Monday, March 19, 2018

Every man his stony acre

Right now in my kitchen window

I love this time of the day. Seven o'clock in the morning. Snow on the ground, but pink light in the sky indicating that sunshine may be here soon. The branches I picked in the woods on my mother's advice have fully fledged bright green leaves on them, which is as thrilling as you can imagine after such a long, dark, grey winter. Just the merest thought of spring makes me feel like a very buoyant Tiggerrrrr.

The truth is, it lifted*. Everything is looking up. We drove through Swaffham in Norfolk and TWICE there were murmurations of starlings, both there and back. Twice. Now if that isn't a sign! I have googled "Murmurations Swaffham" and I still don't understand why that town possesses such magic.

We stayed in a huge, comfortable, elegant, dog-strewn, messy house in Great Massingham on Friday night, feasted on a supper of venison sausages cooked in red wine, shallots and juniper, and slept in an enormously comfortable Victorian sleigh bed with gorgeous, old, mismatched sheets and pillowcases, surrounded by church windows (we were on the site of a medieval Abbey). In the morning, the wood pigeons perched on our window sills and mournfully called out to Betty. Large blonde dogs invaded the bathroom as I sat in the clawed tub, surrounded by books and Colefax & Fowler wallpaper circa 1986. Oh I love houses that are dressed in the eighties fashion, so Princess Diana in their ruffled collars and, their raw silk, and blazingly loud chintz, their tassled, blousy curtains.

I said, as I do (to be fair, almost wherever I go, like Paul Young who lays his hat) "Let's Live Here!" "You Must Buy It!" said my sister on text, in unison. Norfolk is where I feel at home. And let me explain why: it's in my blood. My father felt like himself there. The bones of my family, for many generations, lay in that earth. And the people are my people. There are bohemians, poets, artists, potters, gardeners, hen lovers, watercress growers, mad horse people ("there are no rules with riding in Norfolk" said my friend Lily who is 15), free spirits. Here in the Chilterns, arguably the most beautiful countryside in the south of England, there are more bodices, more lacing, a tendency to sensible beige footwear and practical cars, to an adherence to an unspoken code, and perhaps a sense of shock, yes SHOCK! at ideas not found in the pages of the venerable, pearl-clutching Daily Mail. "I want to be where the people are," to quote The Little Mermaid. My people.

My darling man has exactly the same level of curiosity as I do, and so driving from little village to hamlet in search of the elusive house-to-move-into was a pleasure. RightMove and GoogleMaps in hand, dogs in the back, eclectic playlist, and the crisp, cold sunny air from the latest blast from the North Pole. We whizzed around happily, stopped for lunch in Stanhoe (The Duck, highly recommended) and ended up in Holt at Old Town for most excellent minimal work clothes.

Charlie & Chris on Peddars Way, Norfolk

Most notable was a walk on Peddars Way, a Roman Road, and now long distance footpath that stretches from Knettishall Heath to Holme Next The Sea, where it connects with the Norfolk Coast Path. (I have just read that it connects to the south, via the Icknield Way to the Ivinghoe Beacon, which is just a mile or two away from where we live now).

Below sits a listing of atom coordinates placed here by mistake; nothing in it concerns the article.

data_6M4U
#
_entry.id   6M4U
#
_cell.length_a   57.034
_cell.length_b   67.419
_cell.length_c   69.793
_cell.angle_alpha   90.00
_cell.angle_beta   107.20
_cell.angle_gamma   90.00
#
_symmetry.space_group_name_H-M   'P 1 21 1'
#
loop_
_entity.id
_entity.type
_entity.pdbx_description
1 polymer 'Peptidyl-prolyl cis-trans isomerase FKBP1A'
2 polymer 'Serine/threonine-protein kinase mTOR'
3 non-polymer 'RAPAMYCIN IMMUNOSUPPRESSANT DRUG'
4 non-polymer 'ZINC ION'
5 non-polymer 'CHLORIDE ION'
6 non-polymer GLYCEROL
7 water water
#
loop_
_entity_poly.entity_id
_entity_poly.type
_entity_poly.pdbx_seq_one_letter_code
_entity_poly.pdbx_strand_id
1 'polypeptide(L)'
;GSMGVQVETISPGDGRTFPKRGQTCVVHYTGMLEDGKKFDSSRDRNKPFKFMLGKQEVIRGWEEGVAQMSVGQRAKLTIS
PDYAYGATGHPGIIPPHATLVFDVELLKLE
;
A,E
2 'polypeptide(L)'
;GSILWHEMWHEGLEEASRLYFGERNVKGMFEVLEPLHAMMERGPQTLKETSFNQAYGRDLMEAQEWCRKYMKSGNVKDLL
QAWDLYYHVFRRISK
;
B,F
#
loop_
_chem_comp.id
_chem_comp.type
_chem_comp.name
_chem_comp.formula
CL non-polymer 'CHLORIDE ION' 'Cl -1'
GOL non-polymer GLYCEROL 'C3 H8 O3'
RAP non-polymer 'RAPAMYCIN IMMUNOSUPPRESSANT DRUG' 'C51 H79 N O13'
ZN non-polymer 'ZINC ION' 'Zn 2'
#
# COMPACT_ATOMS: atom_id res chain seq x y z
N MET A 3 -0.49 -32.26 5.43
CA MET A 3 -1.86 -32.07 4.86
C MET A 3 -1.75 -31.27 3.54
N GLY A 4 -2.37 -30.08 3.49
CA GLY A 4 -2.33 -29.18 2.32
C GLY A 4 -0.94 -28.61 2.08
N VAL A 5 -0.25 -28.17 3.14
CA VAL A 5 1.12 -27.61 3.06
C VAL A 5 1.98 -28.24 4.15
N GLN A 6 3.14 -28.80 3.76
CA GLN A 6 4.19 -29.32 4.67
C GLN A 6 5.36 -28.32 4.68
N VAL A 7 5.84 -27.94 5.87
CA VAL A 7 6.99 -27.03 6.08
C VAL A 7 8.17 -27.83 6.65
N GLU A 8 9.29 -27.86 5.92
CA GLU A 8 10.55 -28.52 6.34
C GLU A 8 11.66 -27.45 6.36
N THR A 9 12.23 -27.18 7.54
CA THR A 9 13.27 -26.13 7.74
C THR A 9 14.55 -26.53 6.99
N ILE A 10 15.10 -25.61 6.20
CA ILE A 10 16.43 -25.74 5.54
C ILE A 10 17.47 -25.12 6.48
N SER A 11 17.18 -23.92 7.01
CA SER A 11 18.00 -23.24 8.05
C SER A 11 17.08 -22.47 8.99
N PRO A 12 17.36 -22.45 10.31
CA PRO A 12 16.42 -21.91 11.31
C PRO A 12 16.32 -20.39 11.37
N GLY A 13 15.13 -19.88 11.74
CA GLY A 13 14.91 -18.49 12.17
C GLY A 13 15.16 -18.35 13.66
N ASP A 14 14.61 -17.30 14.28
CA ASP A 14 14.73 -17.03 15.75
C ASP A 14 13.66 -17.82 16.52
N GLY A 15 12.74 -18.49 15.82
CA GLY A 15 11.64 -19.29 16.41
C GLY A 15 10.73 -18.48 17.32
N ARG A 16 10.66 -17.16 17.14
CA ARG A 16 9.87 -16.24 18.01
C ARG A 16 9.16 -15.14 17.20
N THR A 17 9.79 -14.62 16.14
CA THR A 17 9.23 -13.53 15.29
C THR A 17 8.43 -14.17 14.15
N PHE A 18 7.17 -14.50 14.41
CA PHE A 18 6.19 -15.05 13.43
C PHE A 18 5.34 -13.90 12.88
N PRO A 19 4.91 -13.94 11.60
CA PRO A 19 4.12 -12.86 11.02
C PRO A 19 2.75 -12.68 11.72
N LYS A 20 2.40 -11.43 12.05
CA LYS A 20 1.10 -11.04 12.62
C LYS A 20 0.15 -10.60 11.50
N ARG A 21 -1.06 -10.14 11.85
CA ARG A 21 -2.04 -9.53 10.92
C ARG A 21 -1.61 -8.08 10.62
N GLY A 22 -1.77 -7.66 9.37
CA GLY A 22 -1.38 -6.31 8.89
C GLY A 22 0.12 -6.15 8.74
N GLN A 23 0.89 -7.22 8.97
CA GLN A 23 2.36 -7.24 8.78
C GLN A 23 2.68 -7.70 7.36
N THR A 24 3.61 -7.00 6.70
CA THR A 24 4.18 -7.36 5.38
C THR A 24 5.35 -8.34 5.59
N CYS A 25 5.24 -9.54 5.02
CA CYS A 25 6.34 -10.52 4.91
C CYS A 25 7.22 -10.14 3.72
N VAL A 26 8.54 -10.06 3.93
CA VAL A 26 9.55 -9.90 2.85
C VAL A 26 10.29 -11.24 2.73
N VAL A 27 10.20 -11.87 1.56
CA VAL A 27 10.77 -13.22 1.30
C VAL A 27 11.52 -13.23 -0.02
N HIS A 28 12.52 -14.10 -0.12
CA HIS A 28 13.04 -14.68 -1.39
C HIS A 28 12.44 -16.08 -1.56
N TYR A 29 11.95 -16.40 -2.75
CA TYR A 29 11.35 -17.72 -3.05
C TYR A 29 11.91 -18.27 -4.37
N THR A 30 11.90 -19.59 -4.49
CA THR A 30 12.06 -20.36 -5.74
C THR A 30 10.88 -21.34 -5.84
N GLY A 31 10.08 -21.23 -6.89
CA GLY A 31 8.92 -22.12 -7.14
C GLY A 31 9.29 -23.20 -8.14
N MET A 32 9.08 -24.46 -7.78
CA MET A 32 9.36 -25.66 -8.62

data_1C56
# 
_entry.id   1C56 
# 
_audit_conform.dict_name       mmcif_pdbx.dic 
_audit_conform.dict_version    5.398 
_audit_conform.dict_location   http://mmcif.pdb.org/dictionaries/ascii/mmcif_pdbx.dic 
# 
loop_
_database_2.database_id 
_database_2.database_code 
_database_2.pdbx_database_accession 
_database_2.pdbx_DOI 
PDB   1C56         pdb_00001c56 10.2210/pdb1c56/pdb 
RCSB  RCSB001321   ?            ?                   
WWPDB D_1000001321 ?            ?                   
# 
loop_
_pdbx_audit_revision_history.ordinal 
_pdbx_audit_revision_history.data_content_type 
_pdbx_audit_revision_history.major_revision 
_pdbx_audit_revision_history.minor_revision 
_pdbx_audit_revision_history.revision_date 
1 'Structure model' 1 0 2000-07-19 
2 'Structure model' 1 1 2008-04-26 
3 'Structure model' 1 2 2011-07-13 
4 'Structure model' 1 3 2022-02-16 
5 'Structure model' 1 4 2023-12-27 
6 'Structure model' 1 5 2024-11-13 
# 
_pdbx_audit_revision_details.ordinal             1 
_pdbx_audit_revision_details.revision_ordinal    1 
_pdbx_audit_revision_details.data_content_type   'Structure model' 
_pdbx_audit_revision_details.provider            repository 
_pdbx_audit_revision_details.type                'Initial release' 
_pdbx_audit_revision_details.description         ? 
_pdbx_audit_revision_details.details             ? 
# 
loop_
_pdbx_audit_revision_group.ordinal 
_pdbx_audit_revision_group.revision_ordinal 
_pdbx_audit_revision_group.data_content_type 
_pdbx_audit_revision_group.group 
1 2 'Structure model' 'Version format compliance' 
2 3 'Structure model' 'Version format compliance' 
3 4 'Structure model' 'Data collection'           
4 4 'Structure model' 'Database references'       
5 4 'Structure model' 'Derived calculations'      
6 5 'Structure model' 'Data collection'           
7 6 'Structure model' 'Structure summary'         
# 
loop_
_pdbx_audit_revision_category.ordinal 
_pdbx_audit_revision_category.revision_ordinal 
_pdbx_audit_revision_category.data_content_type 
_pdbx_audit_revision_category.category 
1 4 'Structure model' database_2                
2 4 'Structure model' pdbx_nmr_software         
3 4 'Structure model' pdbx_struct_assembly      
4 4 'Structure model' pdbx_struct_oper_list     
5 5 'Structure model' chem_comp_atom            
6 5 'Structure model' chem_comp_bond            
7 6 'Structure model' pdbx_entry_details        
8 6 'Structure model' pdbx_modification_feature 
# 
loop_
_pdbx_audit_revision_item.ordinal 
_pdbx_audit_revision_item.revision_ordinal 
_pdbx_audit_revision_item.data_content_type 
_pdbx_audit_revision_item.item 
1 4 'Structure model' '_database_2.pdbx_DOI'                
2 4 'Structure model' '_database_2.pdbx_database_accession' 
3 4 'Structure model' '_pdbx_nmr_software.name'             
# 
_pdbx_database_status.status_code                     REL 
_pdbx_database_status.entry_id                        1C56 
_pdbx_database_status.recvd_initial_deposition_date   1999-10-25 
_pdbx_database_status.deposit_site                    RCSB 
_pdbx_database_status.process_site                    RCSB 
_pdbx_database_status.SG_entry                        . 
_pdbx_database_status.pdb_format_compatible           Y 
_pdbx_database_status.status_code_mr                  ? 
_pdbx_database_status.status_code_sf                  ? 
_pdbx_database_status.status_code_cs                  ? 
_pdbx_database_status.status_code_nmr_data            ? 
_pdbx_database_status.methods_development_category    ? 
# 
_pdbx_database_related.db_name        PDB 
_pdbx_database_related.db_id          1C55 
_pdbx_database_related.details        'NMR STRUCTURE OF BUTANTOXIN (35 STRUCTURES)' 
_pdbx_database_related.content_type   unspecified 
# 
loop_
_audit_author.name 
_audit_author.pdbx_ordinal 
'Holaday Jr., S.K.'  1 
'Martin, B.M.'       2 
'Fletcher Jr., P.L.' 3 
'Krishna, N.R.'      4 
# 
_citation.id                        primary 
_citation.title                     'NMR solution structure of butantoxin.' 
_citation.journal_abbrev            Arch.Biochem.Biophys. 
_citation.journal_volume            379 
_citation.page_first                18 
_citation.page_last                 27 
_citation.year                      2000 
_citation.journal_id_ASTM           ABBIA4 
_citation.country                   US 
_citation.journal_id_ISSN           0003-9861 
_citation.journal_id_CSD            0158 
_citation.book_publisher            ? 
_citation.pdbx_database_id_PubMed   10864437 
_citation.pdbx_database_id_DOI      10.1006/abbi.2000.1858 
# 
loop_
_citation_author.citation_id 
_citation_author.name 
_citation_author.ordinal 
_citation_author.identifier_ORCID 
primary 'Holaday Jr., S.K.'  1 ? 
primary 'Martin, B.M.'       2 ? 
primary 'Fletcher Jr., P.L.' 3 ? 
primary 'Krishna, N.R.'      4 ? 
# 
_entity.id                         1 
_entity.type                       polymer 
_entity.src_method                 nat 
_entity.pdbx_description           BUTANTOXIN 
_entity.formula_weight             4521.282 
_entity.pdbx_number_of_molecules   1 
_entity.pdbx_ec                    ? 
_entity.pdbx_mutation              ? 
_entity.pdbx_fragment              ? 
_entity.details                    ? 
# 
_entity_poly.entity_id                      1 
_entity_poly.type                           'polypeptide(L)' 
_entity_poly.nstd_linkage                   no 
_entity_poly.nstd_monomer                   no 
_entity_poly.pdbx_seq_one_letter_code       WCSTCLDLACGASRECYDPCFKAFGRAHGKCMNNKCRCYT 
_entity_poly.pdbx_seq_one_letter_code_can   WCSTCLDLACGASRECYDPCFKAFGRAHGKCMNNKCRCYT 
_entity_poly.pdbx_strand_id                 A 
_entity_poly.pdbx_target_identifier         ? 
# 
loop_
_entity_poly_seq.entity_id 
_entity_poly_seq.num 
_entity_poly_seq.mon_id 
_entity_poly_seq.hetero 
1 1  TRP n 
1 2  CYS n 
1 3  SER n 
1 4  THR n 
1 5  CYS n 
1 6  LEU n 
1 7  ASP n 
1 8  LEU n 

Part of the Norfolk Songline project

This we found on the side of the path. We discovered through research that it is a project Norfolk Songline: Walking The Peddars Way by Hugh Lupton and Liz McGowan. "The idea of a songline comes from the Australian Aboriginal belief system, in which each ancient track is the score of a vast, epic song, whose verses tell the stories of how the landscapes and its landmarks came into being." (  But these words!

"From Blackwater Carr to Sea Gate, since the ploughing first broke the bread of land, pightles and pieces, plots and pastures, to every man his stony acre."

To every man his stony acre. How beautiful is that?

"Each ancient track is the score of a vast, epic song." Such a heavenly idea.

(*With thanks to my friends and blog friends and sweet people who reached out during Severe Brown Dog time. It was horrible and I hate to ask for help, but I did, and you came back and offered it, guileless, with love and understanding. Thank you. Yesterday, I was talking to My Darling Man about the idea of love, and particularly parental love, and I think it is, in fact, acceptance, and the idea you are loved and okay as person no matter what you do, or what you struggle with. This community give me that, very separately from my "public life" and I am so, so grateful.)


Anonymous said...

It is beautiful.

Katherine C. James said...

This is a big, interesting, beautiful, heartfelt post. You are a passionate, engaged, complex, lovable person whose interests and sense of wonder dovetail with my own. It is unsurprising you are supported and cared about when you reach out about a low point because you give a lot—poetry, recipes, jokes, books, joy, sadness—when you take the time to try to understand your days and share them. You’ve enriched my life. I care about you. Sending love. Here’s to murmurations of starlings bringing spring. xo.

tedsmum said...

Oh! I'm sad you're thinking of leaving us before you're quite here. I keep expecting to bump into you in the woods or on the common.... Glad you're feeling better though and today it was impossible not to, Spring was literally in the air xxx

Miss Whistle said...

@tedsmum, you are so lovely and supportive. I adore the Chilterns. ADORE them. But it's soooo expensive round here xoxo